The public’s sense of powerlessness and privacy concerns might explain the low turnout for the mock chief executive election poll, according to the organisers and a pan-democrat lawmaker. The remarks came after just 65,000 people voted in the mock ballot that opened on March 10 and ended on Sunday, well short of the organisers’ target of one million votes. IT sector lawmaker Charles Mok said organisers should assess why there was such a low turnout and tackle privacy concerns so the mock vote can become a better tool to gauge public opinion in the future. After consulting computer experts and other professional organisations, the Office of the Privacy Commissioner for Personal Data issued a second warning on Sunday, saying it had established that the organisers, when collecting voters’ personal data, had breached information security practices.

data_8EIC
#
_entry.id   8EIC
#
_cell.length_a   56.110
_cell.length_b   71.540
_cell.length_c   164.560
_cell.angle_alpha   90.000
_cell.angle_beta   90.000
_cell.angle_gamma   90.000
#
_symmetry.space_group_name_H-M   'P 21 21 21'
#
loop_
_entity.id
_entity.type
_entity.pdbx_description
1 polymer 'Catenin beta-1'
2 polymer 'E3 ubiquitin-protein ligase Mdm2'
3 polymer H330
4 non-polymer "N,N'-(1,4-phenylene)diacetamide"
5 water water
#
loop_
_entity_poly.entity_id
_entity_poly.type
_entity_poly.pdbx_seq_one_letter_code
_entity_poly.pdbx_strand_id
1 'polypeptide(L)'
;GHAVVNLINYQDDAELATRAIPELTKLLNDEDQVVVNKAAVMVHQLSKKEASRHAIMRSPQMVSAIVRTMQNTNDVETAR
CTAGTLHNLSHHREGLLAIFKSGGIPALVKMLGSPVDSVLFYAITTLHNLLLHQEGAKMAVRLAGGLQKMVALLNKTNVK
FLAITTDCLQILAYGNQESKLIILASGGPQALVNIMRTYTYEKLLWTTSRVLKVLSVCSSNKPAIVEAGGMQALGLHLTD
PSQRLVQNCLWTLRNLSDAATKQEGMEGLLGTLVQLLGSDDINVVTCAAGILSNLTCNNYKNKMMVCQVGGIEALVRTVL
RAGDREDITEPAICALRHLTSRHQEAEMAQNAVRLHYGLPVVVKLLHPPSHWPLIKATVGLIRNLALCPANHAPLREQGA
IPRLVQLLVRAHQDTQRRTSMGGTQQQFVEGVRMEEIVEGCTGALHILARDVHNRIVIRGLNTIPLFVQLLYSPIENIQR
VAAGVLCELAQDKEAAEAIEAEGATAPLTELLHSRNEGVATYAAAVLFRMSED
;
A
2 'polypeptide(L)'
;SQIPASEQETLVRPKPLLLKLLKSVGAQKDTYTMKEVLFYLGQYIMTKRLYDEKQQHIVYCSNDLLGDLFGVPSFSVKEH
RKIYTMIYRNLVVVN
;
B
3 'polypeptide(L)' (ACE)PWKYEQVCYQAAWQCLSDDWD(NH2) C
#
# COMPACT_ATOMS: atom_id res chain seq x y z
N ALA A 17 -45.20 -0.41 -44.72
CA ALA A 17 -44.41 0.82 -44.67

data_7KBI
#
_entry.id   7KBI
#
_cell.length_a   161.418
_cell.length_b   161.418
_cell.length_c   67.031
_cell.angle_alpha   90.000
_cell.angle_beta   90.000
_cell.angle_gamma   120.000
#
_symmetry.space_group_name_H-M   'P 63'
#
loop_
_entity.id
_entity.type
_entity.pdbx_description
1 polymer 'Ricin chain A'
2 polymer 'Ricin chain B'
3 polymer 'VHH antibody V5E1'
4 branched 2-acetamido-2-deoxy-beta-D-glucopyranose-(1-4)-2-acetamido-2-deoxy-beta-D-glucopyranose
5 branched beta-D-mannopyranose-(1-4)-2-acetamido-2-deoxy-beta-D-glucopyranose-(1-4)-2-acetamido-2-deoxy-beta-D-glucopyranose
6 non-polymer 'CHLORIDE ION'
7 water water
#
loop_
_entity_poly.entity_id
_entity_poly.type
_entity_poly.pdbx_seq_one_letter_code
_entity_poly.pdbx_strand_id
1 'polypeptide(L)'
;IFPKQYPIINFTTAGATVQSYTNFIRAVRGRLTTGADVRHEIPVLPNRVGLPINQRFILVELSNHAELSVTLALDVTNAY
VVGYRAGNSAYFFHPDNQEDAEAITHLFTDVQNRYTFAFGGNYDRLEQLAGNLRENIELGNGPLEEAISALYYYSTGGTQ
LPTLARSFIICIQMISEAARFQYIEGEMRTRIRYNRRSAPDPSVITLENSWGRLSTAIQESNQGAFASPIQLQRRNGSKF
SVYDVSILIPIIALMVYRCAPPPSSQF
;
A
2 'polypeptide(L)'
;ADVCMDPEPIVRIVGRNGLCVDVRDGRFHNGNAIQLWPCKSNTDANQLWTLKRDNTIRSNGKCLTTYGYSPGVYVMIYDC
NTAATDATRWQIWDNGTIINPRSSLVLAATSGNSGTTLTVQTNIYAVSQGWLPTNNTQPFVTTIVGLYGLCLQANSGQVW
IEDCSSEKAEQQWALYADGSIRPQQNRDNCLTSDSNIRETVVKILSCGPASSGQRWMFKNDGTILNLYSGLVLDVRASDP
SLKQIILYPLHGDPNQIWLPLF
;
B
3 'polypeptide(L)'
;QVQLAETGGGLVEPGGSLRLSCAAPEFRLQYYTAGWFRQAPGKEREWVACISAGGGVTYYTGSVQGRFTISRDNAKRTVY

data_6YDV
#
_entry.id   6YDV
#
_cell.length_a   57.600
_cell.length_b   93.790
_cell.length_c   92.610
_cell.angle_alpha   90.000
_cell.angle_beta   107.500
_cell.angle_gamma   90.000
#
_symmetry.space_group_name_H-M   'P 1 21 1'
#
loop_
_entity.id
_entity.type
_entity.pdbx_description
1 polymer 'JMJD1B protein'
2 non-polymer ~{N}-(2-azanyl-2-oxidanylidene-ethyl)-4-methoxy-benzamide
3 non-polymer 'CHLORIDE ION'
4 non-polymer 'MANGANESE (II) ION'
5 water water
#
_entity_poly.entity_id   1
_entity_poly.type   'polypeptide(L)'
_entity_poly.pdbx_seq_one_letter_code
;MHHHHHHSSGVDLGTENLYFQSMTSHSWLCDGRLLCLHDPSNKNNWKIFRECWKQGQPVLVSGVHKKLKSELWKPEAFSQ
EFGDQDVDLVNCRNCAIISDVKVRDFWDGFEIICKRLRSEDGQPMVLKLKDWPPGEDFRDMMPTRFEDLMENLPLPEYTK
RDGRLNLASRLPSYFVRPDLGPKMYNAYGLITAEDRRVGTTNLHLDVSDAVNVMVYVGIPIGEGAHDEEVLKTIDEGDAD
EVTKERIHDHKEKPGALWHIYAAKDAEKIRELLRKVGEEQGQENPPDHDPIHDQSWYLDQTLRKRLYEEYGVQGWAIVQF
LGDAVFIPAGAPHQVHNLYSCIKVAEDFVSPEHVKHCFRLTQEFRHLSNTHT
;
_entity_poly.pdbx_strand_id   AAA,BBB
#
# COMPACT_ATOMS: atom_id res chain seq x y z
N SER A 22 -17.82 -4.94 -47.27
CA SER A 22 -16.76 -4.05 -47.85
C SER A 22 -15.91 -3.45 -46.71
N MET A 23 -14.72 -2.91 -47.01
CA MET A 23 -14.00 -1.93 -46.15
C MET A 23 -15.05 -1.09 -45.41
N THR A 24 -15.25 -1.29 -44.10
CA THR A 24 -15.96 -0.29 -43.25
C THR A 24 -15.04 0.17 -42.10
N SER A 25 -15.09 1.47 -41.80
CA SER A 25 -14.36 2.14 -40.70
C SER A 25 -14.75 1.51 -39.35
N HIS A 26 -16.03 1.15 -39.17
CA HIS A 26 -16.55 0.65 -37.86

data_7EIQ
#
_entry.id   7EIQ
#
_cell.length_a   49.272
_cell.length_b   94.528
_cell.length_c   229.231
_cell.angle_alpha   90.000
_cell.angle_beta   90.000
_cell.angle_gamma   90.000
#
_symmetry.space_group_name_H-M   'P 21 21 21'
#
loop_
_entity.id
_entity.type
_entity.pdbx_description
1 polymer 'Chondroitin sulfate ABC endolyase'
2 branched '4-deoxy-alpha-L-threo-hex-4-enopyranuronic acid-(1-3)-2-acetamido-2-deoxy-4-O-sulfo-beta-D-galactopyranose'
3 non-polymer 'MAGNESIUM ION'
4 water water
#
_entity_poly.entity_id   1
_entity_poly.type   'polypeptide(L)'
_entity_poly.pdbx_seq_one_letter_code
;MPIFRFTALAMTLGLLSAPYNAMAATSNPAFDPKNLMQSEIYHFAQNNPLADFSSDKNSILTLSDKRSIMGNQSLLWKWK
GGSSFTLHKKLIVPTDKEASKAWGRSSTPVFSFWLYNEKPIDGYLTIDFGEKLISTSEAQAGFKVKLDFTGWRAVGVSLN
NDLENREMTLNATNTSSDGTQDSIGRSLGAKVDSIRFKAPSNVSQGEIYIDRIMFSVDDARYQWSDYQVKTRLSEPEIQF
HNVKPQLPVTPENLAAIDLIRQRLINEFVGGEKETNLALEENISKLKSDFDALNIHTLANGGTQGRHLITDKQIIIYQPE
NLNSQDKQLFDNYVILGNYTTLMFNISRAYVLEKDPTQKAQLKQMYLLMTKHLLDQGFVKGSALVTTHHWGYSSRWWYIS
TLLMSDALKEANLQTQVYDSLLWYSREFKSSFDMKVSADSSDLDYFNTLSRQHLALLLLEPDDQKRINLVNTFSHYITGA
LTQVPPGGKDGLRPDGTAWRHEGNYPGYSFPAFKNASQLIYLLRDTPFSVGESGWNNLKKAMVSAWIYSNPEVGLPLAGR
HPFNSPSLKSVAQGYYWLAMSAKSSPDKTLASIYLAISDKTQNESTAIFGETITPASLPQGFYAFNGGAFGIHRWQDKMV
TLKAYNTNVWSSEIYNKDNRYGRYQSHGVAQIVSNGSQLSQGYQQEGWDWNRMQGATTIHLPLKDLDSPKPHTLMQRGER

“(Voters) needed to download an app first, and that has limited its reach of voters. There were also not many street booths. There was much less people using the booths than five years ago,” Mok said on an RTHK programme referring to the last mock ballot in 2012.
“Maybe people have a sense of powerlessness. They felt that they have already very clearly expressed their view and doubted if there was a need (to vote in the mock ballot). The organisers need to review why the turnout was so low this time,” he said.